History: Great Speeches of the 20th Century

First, I apologize (well, not really) for inflicting my geekiness onto any unsuspecting reader. 

Second, my reference for this post -yes, I have a reference– is “The Penguin Book of Twentieth-Century Speeches”, edited by Brian MacArthur.

Third, my almost-excuse is the fact that I wrote all of this down in my journal last March 2012. To be clearer: I was in the library for THREE hours. I can’t really remember why. 


My handwriting (yes, I wrote all of these down) is not exactly reliable. I can’t be pushed to find online transcripts, so I apologize for any misquotes. Especially on Hitler’s speeches. The brackets are mine and my confusion’s. 

Joseph Stalin, Moscow, 4 Feb 1931

“Such is the law of the exploiters – to beat the backward and the weak. It is the jungle law of capitalism. You are backward, you are weak – therefore you are wrong; hence you can be beaten and enslaved. You are mighty – therefore you are right; hence we must be wary of you. 

That is why we must no longer lag behind”

“Either we do it, or they crush us.”

Adolf Hitler, Dusseldorf, 27 Jan 1932

“But I came to realize that if a beginning was not made with the smallest cell, if a new body-politic was not thus formed within the nation, a body-politics which could overcome the existing ‘ferments of decomposition’, then the nation itself as a whole would never rise again.

Every idea must draw men to itself. Every idea must step out before the nation, must win from the nation the fighters whom it needs, and must tread alone the difficult way with all its necessary consequences that it may one day gain the strength to turn the course of destiny. 

Today the movement cannot be destroyed… Here is an organization which is filled with an indomitable aggressive spirit… “

He spoke of how democracy and internationalism must be “overcome”, inspired by national sentiment. He spoke of “absolute authority in the leadership in all spheres, at all stages”, and maintained that he did not ask for votes, but rather only expounded on a view. He sought to bring people back to the sphere of truth, of an ideal “intolerant of anyone who [saw] against the nation and its interests,… and yet ready for friendships and peace with anyone who has a wish for peace and friendship.”

Adolf Hitler, Berlin, 26 September 1938

“My patience is now at an end…

The decision now lies in his hands: Peace or War.”

Winston Churchill, BBC Radio, 19 May 1940

“…to rescue not only Europe but mankind from the foulest and most soul-destroying tyranny which has every darkened and stained the pages of history. …the long night of barbarism will descend, unbroken even by a star of hope, unless we conquer, as conquer we must; as conquer we shall. 

Arm yourselves, and be ye men of valour…”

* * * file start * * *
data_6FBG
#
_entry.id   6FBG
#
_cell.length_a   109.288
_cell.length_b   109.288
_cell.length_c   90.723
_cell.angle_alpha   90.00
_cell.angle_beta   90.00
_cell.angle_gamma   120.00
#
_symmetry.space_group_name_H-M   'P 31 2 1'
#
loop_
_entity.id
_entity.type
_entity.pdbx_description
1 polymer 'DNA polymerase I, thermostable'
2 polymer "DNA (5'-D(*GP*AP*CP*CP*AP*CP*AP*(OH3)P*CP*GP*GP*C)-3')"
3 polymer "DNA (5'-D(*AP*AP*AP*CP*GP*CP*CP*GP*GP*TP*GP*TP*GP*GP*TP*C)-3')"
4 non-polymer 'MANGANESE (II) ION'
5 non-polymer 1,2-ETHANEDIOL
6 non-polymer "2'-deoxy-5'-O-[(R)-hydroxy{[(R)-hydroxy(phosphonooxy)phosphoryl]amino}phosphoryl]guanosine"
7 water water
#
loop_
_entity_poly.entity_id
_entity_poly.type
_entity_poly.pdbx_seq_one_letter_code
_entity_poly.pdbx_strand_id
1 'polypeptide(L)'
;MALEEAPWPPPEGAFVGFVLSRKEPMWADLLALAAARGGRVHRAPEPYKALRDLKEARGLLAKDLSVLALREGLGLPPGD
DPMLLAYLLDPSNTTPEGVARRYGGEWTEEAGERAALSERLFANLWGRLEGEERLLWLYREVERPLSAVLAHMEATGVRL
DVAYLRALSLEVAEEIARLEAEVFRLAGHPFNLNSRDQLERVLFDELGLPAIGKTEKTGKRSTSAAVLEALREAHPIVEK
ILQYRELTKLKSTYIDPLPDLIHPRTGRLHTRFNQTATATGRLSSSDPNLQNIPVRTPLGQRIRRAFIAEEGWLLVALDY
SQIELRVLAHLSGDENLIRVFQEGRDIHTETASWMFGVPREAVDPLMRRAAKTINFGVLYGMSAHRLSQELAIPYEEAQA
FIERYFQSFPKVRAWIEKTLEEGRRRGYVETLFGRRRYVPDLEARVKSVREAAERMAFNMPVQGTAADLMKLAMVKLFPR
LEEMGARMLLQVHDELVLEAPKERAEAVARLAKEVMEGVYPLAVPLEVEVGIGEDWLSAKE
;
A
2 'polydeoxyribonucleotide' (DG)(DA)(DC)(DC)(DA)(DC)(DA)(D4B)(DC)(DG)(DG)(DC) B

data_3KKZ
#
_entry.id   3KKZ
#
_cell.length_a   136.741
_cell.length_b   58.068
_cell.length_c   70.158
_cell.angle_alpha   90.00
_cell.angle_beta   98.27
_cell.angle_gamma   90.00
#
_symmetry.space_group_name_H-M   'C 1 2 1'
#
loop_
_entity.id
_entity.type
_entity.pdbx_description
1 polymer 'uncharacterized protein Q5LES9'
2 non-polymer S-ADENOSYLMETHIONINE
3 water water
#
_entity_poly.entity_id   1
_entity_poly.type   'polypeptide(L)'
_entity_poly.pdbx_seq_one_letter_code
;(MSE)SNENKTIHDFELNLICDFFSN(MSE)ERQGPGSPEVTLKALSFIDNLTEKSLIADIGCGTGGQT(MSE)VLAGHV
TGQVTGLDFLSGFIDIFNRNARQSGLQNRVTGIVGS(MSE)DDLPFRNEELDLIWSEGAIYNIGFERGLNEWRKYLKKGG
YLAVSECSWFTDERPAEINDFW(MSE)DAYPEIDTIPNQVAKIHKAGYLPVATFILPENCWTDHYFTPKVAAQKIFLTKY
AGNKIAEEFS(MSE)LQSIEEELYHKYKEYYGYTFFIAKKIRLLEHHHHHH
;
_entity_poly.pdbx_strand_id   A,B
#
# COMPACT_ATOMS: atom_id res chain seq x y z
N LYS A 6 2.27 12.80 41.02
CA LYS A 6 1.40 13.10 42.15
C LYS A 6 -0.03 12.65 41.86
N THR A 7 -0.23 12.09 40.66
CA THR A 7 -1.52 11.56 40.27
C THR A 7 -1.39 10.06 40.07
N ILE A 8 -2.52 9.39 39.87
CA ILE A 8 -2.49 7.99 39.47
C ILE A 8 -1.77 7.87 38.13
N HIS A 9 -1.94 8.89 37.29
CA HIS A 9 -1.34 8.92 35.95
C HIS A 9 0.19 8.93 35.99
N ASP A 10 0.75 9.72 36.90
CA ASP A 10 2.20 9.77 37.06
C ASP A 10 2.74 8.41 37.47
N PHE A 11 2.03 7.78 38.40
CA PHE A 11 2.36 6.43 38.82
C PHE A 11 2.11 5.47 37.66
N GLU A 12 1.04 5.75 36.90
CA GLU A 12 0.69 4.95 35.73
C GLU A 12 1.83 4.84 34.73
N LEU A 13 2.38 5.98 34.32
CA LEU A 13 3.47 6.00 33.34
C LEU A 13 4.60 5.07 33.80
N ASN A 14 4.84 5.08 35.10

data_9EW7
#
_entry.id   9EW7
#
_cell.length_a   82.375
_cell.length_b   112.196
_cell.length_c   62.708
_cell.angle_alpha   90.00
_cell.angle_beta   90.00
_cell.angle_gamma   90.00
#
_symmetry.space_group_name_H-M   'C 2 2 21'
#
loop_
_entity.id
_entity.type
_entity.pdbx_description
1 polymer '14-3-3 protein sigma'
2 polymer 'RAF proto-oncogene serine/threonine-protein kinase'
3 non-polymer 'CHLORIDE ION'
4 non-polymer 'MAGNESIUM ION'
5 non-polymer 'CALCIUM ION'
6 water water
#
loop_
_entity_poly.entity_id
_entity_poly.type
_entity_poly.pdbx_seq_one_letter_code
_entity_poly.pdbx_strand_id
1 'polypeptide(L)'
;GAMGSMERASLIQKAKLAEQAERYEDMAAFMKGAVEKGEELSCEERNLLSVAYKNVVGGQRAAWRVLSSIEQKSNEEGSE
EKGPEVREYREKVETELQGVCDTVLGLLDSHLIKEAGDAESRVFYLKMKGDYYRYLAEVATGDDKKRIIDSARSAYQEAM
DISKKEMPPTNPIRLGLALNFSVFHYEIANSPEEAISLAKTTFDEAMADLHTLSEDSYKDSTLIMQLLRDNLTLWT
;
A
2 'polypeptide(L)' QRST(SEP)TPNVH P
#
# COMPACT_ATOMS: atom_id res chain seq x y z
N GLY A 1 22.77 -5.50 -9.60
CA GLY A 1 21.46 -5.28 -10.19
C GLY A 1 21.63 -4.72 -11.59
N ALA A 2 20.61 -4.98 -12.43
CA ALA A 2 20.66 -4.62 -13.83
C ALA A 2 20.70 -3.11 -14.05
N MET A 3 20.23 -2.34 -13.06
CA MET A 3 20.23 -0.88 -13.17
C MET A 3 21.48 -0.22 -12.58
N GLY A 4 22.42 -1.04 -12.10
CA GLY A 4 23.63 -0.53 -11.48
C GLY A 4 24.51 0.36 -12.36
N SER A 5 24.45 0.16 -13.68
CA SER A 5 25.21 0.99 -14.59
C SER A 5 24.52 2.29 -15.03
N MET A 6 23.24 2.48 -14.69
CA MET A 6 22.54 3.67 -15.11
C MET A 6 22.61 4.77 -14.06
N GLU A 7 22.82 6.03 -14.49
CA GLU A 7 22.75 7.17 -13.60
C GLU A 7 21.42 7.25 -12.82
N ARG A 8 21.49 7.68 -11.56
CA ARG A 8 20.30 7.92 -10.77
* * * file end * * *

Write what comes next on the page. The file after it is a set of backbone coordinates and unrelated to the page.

It’s like I can’t get enough of writing papers. Woohoo, it’s summer!

I’ve read more than just those four speeches (though obviously not the whole book; that would have been extremely ambitious for a three-hour stint), but they were the ones I took note of. The three speakers bear names which will remain in history books and the general conscience of people for a very long time –and for vastly different reasons. 

      After reading these speeches (and recalling a previous writing assignment I had on JFK’s memorable inauguration speech), I researched (yes) on the qualities that distinguish a speech. Several rhetorical analyses (and this is on JFK’s inaugural address) point to many techniques: antithesis (“United there is little we cannot do… Divided there is little we can do”), parallelism, metaphor (“the torch has been passed to a new generation of Americans”), alliteration and so on. But while the excerpts, and the speeches they originate as a whole, do have these elements (“the long night of barbarism will descend…”; “You are backward, you are weak -therefore you are wrong; hence…”), their popularity stems from more influential factors. 

      The atmosphere of that time, for one thing, would have made the audiences willing listeners. I’m not brilliant in WWII history (if I remember correctly, we barely touched it in class), but I suppose the recession, the previous war and the general xenophobia lent credence to the first two speakers. The imminent threat, or rather beginning, of a new war and of weapons of mass destruction, coupled with depression and death strengthened Churchill’s first radio broadcast. But the speakers themselves –I am sure of it, though I have not watched or heard any rendition– must have said the words with great passion (for even in paper the words were full of life). It was noted the Adolf Hitler received a standing ovation for his speech in Dusseldorf (and how interesting that speech’s difference is to the one that followed). But the 1938 speech was also well-received. By that time, majority of the Germans on Hitler’s side (if I’m not mistaken) were even more hostile against Britain and its then PM. Even Stalin’s earlier speech is ageless. It bore sentiments that existed after and still exists in Russia. 

:) Updated Wish List!

 These two things are now officially off the mark: 

Moleskin Book Journal What I want the most :) – 1299

The 101 most influential people who never lived by Lazar, Karlan & Salter (harper) – 579

The first one is too expensive, and I realized I keep a pretty good book journal here on wordpress. The second one, according to reviews on goodreads, is bloody boring. So, no. 

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